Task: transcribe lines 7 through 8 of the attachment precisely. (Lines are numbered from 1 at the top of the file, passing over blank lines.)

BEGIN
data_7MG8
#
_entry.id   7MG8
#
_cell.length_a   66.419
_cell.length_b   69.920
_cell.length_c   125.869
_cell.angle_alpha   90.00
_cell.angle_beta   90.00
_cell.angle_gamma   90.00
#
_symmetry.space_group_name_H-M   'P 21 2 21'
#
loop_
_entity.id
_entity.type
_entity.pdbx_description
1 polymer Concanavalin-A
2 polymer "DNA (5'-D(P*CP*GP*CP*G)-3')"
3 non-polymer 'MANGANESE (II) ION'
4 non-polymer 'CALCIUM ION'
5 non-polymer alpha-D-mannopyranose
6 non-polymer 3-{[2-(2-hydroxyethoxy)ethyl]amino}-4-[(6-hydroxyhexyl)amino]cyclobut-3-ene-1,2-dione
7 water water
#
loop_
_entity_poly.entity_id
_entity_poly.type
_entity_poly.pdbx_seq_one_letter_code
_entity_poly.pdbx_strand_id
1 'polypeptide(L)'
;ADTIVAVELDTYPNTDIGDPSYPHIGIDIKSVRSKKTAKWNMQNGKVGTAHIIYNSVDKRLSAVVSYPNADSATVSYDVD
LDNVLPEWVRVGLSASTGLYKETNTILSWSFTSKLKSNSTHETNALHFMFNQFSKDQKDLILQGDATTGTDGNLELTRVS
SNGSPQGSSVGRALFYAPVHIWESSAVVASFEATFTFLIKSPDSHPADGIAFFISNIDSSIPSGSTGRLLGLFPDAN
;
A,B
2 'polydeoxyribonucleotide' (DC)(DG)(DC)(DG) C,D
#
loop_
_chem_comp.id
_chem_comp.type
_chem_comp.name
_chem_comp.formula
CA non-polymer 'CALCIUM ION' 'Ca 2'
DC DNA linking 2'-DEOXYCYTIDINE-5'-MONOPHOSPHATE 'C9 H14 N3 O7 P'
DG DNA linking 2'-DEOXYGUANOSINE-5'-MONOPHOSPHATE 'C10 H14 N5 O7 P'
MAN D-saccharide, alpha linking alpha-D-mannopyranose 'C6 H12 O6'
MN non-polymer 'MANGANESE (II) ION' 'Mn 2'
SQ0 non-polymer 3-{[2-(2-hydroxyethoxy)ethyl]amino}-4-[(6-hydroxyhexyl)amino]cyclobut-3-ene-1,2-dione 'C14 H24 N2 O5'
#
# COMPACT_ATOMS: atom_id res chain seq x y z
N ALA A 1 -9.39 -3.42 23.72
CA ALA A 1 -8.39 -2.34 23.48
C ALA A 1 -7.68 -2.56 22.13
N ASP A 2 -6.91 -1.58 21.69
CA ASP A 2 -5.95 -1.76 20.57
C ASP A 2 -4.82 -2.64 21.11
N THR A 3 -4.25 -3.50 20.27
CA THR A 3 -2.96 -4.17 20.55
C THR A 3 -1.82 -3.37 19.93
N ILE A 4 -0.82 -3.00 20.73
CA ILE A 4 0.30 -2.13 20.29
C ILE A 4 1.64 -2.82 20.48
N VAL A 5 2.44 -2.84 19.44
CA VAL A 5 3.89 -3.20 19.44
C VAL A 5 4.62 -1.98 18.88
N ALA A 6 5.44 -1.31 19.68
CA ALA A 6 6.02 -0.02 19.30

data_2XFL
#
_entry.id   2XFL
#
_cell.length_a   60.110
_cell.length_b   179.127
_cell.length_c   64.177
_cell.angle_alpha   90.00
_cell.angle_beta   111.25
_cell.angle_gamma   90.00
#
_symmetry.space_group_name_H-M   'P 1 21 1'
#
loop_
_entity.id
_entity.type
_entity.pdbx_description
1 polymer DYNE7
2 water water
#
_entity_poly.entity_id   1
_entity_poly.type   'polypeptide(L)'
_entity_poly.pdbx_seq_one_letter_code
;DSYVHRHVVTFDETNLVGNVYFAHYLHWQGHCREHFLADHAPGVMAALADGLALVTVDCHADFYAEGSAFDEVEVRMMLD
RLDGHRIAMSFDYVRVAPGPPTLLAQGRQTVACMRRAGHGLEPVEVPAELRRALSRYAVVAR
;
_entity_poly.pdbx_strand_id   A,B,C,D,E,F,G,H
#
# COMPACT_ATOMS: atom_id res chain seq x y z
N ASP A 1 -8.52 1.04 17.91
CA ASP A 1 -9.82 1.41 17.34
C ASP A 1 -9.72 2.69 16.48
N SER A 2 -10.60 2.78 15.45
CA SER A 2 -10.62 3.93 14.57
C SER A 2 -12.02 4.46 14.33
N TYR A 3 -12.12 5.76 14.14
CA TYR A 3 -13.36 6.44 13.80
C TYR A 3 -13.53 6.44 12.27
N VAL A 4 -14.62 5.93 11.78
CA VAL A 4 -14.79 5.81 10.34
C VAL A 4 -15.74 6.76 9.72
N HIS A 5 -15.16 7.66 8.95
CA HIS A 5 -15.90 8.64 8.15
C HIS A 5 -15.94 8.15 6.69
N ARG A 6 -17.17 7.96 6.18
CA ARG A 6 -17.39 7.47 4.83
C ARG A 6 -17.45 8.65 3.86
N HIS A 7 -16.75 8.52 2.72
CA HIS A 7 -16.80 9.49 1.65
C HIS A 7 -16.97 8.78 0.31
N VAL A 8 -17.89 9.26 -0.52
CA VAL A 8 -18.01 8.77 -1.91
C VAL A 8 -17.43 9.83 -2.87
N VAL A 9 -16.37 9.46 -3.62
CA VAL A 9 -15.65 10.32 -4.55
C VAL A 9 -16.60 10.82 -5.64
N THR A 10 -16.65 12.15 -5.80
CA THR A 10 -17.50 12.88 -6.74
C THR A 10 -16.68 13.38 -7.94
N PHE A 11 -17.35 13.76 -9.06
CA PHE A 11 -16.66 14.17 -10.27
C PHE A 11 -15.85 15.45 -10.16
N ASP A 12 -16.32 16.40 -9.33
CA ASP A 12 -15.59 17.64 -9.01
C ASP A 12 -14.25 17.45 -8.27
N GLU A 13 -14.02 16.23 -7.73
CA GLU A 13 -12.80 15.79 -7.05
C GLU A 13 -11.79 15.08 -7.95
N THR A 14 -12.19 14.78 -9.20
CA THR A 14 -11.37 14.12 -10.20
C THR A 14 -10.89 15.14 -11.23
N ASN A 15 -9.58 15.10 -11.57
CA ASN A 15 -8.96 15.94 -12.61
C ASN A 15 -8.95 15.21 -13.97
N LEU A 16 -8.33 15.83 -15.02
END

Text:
_cell.length_c   125.869
_cell.angle_alpha   90.00